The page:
Give it a watch here.

Then you can read an interview with the presenter for some extra explanation.

I've been working with Mark, doing some coding work for a project he's working on called Rescue Pups. You can read about that over on TIG Forums. It's a game about running a dog rescue shelter. Dogs come in, you take care of them, dividing your time and money amongst them to get them as adoptable as possible so someone will adopt them as their pet. The initial prototype is kicking along.  I'm really happy with the progress I was able to make in just two weeks using Objective-C and XCode's Interface Builder. We've got the initial game loop in and we've been iterating on individual gameplay elements, working to find the fun.

So before this post ends without a single picture, here's a concept image from Rescue Pups.

Rescue Pups!

Tuesday, September 6, 2016

Google Sheets: Disabling Grid Lines

I love using Google sheets for my data and was trying to massage a chart to look the way I wanted for an upcoming project. I wanted to turn off the horizontal and vertical grid lines since I felt like they were interfering with the display of the trendline and would end up cluttering the final display.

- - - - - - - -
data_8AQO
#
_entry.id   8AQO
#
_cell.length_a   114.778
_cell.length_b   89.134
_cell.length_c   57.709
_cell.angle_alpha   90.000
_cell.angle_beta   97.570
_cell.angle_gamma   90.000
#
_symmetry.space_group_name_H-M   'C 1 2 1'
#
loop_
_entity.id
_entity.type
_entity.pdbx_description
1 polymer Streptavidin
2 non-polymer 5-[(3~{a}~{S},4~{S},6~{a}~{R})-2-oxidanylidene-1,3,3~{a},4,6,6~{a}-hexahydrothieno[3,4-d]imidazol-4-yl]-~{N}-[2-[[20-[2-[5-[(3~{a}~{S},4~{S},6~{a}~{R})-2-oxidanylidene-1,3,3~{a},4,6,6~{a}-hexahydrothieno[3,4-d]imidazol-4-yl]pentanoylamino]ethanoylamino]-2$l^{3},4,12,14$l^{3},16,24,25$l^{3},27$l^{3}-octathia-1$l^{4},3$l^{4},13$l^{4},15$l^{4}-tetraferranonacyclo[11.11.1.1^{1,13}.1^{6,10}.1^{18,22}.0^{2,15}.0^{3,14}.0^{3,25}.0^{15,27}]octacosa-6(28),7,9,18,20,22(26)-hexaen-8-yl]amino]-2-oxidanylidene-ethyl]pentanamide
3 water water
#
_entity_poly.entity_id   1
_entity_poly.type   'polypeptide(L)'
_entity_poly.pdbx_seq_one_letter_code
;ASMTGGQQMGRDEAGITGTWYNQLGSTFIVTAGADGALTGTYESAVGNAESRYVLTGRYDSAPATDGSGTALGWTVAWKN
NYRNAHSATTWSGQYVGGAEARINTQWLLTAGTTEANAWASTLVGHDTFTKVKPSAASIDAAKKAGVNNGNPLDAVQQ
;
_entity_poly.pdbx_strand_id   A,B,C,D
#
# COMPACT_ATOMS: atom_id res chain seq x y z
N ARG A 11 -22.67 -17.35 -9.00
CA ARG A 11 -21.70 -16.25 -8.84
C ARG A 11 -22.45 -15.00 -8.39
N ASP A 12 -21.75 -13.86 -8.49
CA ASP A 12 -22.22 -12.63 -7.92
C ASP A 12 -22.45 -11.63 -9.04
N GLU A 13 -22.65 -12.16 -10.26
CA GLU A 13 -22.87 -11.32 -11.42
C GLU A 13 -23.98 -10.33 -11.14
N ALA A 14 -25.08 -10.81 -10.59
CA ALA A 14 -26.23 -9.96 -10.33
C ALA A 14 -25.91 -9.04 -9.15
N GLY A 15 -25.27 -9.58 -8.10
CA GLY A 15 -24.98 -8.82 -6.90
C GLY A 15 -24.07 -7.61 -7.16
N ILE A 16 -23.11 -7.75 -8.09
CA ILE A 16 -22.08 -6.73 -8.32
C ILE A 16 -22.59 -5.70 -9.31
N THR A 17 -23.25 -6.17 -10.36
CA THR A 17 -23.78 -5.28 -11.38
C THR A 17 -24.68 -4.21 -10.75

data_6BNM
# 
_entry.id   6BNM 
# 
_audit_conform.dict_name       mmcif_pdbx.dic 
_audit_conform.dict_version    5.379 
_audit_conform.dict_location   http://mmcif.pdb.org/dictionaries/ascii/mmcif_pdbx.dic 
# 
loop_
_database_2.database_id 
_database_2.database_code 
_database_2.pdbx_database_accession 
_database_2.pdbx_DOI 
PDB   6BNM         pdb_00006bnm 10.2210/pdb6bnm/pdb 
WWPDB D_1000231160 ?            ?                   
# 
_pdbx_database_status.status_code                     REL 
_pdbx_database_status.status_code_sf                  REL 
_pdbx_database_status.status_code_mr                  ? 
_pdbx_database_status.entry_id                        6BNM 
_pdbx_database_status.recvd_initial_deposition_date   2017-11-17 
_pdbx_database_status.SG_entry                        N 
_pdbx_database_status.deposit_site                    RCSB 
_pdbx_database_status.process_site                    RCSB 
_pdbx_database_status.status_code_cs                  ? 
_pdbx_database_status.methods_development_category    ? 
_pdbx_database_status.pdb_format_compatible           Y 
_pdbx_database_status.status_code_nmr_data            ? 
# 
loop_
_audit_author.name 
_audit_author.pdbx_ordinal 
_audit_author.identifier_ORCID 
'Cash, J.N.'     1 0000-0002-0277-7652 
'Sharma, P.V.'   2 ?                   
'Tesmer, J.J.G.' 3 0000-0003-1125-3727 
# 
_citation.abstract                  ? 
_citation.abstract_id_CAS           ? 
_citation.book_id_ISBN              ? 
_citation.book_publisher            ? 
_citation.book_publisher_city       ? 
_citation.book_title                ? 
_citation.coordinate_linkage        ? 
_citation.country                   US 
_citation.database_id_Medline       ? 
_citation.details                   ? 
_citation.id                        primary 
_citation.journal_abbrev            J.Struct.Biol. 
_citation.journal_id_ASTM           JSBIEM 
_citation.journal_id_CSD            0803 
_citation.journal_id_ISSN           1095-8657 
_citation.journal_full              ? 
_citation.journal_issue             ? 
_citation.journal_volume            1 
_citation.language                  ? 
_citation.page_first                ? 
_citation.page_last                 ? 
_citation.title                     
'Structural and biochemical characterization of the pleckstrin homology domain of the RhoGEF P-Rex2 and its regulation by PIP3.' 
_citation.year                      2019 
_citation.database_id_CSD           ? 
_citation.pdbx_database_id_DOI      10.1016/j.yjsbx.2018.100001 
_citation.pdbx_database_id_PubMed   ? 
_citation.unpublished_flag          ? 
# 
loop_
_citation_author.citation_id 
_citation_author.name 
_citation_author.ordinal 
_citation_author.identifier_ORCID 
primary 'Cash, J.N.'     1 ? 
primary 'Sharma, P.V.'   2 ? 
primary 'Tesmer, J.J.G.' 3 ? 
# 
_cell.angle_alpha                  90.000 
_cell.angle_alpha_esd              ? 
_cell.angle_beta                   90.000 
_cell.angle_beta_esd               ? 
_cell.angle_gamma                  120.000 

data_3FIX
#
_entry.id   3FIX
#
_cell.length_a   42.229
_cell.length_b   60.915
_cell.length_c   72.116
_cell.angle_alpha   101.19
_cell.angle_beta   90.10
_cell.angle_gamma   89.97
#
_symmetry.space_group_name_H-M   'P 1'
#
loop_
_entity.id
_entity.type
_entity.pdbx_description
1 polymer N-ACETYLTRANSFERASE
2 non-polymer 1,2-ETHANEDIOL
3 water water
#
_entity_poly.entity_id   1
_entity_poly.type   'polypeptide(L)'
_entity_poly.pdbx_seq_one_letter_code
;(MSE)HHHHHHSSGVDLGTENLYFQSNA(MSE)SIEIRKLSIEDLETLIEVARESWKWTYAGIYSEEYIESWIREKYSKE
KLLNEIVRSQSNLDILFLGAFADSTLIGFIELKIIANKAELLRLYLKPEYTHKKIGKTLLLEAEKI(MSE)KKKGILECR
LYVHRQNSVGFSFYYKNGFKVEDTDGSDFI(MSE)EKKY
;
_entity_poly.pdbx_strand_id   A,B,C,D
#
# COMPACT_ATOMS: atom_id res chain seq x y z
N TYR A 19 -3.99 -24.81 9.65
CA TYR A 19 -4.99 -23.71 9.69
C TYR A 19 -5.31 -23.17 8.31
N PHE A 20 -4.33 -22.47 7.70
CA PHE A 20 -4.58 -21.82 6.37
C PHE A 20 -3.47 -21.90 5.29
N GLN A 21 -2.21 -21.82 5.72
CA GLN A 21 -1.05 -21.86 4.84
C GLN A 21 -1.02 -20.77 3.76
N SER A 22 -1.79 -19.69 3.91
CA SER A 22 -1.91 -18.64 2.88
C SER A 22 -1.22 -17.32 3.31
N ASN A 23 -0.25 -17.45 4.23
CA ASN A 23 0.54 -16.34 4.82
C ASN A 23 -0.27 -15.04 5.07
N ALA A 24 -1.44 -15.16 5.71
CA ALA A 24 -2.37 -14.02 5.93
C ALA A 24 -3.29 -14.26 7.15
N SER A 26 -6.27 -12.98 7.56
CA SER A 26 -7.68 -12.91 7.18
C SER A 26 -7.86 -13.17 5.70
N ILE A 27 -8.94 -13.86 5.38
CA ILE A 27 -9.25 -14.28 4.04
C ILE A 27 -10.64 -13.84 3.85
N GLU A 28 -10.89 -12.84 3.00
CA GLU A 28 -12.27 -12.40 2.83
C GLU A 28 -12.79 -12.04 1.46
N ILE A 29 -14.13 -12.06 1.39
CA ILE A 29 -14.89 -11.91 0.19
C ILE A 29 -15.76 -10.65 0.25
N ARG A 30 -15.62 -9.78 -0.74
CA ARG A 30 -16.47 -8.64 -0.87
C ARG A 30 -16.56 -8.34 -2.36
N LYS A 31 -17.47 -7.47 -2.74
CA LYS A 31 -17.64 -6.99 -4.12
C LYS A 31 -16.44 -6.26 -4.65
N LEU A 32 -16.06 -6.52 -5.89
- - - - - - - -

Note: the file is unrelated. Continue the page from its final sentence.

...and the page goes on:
With grid lines on the left: NO! Without grid lines on the right: YES!

Googling around didn't immediately provide an answer. There were quite a few posts about how to do this when you're using Google's javascript API, but very little about how to do it in a Google Drive spreadsheet. Yes, I was using google to figure out how to use Google's own products. Seemed like should have been a slam dunk.

So let's figure it out. If we look at the customization options for the chart we can set the color of the grid line. So let's just set it to the same as the background color. That's close enough to invisible for my purposes.